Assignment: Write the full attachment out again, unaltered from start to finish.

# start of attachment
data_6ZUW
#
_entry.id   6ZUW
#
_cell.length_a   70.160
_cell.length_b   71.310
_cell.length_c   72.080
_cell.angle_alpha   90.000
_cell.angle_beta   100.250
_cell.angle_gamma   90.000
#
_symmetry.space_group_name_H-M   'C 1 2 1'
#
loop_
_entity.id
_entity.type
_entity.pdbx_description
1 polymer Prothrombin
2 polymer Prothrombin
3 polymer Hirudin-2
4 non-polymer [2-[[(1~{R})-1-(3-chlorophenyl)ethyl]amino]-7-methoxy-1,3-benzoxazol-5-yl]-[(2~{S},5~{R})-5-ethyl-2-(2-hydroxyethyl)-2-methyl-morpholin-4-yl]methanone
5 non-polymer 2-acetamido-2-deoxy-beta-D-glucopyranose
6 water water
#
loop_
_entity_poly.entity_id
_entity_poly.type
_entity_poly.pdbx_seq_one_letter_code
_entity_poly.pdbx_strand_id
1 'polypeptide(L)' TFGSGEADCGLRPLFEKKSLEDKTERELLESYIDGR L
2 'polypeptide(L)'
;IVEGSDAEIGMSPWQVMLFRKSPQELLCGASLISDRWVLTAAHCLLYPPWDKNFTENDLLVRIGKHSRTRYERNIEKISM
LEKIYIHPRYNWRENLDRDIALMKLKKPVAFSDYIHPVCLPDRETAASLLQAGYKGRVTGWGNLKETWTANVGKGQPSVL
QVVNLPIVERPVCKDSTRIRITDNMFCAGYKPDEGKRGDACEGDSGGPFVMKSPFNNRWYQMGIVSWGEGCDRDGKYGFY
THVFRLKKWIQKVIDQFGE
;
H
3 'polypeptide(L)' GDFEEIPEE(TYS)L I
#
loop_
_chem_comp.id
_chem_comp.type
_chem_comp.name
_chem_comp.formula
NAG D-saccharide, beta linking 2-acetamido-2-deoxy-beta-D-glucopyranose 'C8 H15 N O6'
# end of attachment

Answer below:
data_6ZUW
#
_entry.id   6ZUW
#
_cell.length_a   70.160
_cell.length_b   71.310
_cell.length_c   72.080
_cell.angle_alpha   90.000
_cell.angle_beta   100.250
_cell.angle_gamma   90.000
#
_symmetry.space_group_name_H-M   'C 1 2 1'
#
loop_
_entity.id
_entity.type
_entity.pdbx_description
1 polymer Prothrombin
2 polymer Prothrombin
3 polymer Hirudin-2
4 non-polymer [2-[[(1~{R})-1-(3-chlorophenyl)ethyl]amino]-7-methoxy-1,3-benzoxazol-5-yl]-[(2~{S},5~{R})-5-ethyl-2-(2-hydroxyethyl)-2-methyl-morpholin-4-yl]methanone
5 non-polymer 2-acetamido-2-deoxy-beta-D-glucopyranose
6 water water
#
loop_
_entity_poly.entity_id
_entity_poly.type
_entity_poly.pdbx_seq_one_letter_code
_entity_poly.pdbx_strand_id
1 'polypeptide(L)' TFGSGEADCGLRPLFEKKSLEDKTERELLESYIDGR L
2 'polypeptide(L)'
;IVEGSDAEIGMSPWQVMLFRKSPQELLCGASLISDRWVLTAAHCLLYPPWDKNFTENDLLVRIGKHSRTRYERNIEKISM
LEKIYIHPRYNWRENLDRDIALMKLKKPVAFSDYIHPVCLPDRETAASLLQAGYKGRVTGWGNLKETWTANVGKGQPSVL
QVVNLPIVERPVCKDSTRIRITDNMFCAGYKPDEGKRGDACEGDSGGPFVMKSPFNNRWYQMGIVSWGEGCDRDGKYGFY
THVFRLKKWIQKVIDQFGE
;
H
3 'polypeptide(L)' GDFEEIPEE(TYS)L I
#
loop_
_chem_comp.id
_chem_comp.type
_chem_comp.name
_chem_comp.formula
NAG D-saccharide, beta linking 2-acetamido-2-deoxy-beta-D-glucopyranose 'C8 H15 N O6'